"It is suggested that this lack of control occurs or increases the movement of weapons from U.S. to Mexico. In my 32 years of service as a diplomat of the U.S. Government have seen many police operations in several U.S. police agencies, the vast majority, 99.9 percent yield positive results, "he said.
The undersecretary of the U.S. State Department said that in general terms, the actions of the ATF to limit arms trafficking and bring to justice those responsible for this illegal has been positive.
"I agree that the media have a right to express opinions, to ask questions, but I have the right to talk about the big screen and not only that part of the display of one centimeter by one centimeter in which everyone talks about problems.
"If all the display indicates that this process is positive overall, I think your readers have a right to know that too," he said.
Missing years to provide anti-narco achievements
Brownfield also acknowledged that the Merida Initiative will get its first results "visible" until two or three years.
"We had to wait like 40 years to reach this situation so complicated, we are entitled to at least two or three years to produce measurable results, visible results that you can make and state.
"It is a process that can produce an immediate result, the truth is that I maintain optimism," said the bilateral cooperation program anticrime marked in Mexico in June 2008 between President George W. Bush and Felipe Calderón.
Brownfield said the program provides a route similar to that in the beginning, had the Plan Colombia for more than a decade to reduce the violence of drug cartels.
"Experience with the Plan Colombia was that in the early years, when the government began to apply pressure against organized crime, for about two years the reaction of these organizations was incredibly violent, for about five years around the world criticizing the situation, even my government.
"They said they had not produced results, which still produced a lot of cocaine, there was much violence, where were the results of the investment, we had to wait about seven years to see results. Colombia is not Mexico (...) but I think that if we learned anything it is that these processes and strategies take time, "he said.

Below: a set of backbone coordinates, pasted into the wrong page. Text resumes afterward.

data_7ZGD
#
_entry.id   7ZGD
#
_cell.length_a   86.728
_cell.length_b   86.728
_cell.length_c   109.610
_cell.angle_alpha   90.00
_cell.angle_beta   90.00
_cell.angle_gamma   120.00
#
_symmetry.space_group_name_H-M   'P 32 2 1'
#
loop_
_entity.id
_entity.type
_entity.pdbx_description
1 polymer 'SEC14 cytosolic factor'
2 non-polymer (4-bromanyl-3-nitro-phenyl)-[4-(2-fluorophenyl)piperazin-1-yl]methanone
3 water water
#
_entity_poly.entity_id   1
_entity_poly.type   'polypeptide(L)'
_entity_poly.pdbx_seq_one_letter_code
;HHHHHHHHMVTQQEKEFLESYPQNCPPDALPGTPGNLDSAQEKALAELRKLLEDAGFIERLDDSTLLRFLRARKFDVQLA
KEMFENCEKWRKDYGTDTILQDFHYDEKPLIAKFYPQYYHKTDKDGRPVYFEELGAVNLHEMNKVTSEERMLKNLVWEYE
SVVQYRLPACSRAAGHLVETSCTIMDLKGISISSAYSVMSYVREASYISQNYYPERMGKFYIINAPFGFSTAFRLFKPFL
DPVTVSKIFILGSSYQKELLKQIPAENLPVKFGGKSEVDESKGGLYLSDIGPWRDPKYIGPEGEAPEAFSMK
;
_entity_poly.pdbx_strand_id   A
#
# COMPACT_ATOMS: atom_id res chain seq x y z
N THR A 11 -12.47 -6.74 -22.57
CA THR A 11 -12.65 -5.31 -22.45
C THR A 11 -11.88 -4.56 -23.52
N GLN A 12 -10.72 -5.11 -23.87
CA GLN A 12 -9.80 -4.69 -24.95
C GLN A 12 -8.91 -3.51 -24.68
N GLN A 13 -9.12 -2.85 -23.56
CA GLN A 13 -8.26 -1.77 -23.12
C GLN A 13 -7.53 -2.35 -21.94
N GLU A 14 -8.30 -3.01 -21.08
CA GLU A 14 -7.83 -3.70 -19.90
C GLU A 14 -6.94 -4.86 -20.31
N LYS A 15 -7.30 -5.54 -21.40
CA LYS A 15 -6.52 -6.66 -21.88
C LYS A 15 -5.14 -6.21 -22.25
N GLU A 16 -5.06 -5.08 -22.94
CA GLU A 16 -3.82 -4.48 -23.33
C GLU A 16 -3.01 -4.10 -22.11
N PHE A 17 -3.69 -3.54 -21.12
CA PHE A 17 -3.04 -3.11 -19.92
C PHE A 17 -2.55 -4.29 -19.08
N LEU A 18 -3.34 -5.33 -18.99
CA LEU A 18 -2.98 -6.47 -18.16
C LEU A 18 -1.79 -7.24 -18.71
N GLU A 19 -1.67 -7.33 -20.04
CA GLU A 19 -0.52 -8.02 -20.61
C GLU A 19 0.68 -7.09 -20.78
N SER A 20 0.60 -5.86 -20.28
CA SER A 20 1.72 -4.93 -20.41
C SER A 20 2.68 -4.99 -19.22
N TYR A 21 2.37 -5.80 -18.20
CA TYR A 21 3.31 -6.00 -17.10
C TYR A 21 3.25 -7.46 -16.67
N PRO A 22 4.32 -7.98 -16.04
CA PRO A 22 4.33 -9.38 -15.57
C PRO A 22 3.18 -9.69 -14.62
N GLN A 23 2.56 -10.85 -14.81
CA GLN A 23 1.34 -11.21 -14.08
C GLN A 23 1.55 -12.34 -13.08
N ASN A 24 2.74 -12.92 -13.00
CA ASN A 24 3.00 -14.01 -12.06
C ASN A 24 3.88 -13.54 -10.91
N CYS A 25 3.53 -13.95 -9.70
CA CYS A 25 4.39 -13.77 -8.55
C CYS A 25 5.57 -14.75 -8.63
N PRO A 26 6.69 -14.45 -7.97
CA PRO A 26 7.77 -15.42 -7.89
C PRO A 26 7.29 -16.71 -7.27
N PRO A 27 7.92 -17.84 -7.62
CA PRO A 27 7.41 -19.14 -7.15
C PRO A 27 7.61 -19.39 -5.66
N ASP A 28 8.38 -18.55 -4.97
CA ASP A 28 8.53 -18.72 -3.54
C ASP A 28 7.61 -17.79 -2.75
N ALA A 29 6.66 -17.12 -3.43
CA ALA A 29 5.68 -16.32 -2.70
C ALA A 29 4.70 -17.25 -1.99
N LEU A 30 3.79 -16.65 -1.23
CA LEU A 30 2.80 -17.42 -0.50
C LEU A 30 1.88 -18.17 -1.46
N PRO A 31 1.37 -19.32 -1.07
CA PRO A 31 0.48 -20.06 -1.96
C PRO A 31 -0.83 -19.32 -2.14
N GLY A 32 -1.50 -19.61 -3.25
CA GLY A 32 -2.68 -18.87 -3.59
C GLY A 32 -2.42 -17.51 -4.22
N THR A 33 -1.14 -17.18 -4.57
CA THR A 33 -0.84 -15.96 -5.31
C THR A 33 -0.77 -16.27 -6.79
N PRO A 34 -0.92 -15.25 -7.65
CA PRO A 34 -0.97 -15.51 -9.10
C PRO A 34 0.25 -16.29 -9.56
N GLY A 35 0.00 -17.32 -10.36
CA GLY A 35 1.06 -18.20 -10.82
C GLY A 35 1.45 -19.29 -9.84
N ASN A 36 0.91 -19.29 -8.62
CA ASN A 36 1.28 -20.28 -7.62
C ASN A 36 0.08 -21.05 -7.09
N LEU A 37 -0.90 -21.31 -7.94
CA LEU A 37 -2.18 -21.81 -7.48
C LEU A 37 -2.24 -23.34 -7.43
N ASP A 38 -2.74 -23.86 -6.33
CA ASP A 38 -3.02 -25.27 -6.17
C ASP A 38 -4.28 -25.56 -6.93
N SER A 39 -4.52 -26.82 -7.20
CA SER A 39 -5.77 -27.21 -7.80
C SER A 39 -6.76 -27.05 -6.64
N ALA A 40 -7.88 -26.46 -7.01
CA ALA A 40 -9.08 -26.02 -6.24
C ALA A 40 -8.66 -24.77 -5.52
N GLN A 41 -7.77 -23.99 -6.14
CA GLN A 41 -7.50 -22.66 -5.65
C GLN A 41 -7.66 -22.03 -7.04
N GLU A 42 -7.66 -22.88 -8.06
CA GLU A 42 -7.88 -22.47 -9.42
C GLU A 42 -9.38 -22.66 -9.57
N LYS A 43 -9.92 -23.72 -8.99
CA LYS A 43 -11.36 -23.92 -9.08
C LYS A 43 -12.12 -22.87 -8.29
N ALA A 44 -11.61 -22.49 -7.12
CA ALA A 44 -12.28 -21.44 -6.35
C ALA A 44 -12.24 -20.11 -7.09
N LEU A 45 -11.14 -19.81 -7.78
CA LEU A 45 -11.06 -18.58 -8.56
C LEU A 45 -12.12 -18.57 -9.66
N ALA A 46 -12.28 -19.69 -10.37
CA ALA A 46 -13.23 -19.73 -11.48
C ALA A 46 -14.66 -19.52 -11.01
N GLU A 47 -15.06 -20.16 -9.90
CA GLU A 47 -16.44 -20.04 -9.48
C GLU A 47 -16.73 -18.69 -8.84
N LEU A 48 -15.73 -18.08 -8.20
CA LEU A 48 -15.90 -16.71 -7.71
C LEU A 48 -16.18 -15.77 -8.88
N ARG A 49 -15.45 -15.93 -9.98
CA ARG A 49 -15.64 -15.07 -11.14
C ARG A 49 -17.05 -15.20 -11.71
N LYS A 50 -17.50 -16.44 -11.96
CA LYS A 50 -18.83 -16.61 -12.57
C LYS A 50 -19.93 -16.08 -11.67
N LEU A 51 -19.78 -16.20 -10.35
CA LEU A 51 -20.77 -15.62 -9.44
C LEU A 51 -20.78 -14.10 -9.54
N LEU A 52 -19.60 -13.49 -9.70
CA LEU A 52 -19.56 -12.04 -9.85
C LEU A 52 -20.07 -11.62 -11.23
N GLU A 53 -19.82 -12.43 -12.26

The official predicted that the Government of Mexico to win the battle being waged against organized crime.
The U.S. government is promoting a new anti-crime plan for regional cooperation which will integrate the seven Central American countries, Colombia and Mexico.
Brownfield said the plan seeks to reclaim the guidelines of Plan Colombia and the Merida Initiative to reduce the supply of illicit drugs, limit their transfer and to have safer communities.
"The logic is that countries will participate to make a consultation to decide their priorities ... because every country is different and has its own set of threats," said U.S. Undersecretary narcotics, after meeting privately with Attorney General's Office, Arturo Chavez Chavez, with the Secretary of Public Security, Genaro Garcia Luna, and the undersecretary for North America of the Foreign Ministry, Julian Ventura.
"But other than that, Senora Lincoln, it really is a very good play."
This was printed on 9 March, a lifetime ago in Gunwalker scandal terms. But the ham-handed attempt of this ugly American trying to sell the Mexicans on the positive aspects of the mounds of Gunwalker dead is just breath-taking in its stupidity. The administration really doesn't have a clue how to defend the indefensible. Nor, for that matter, do I. It only gets worse for the guilty from here on out, until we have the truth. Then it REALLY gets bad for them. The country, however, will be a good deal better off. Both countries, in fact.
Melson, are you sure you're not better served by rolling on this? What? Are you afraid they'll kill you? Well, considering that Hillary Clinton seems to be investing her reputation in the coverup, perhaps you should be. Try to stay out of Fort Marcy Park, if you can.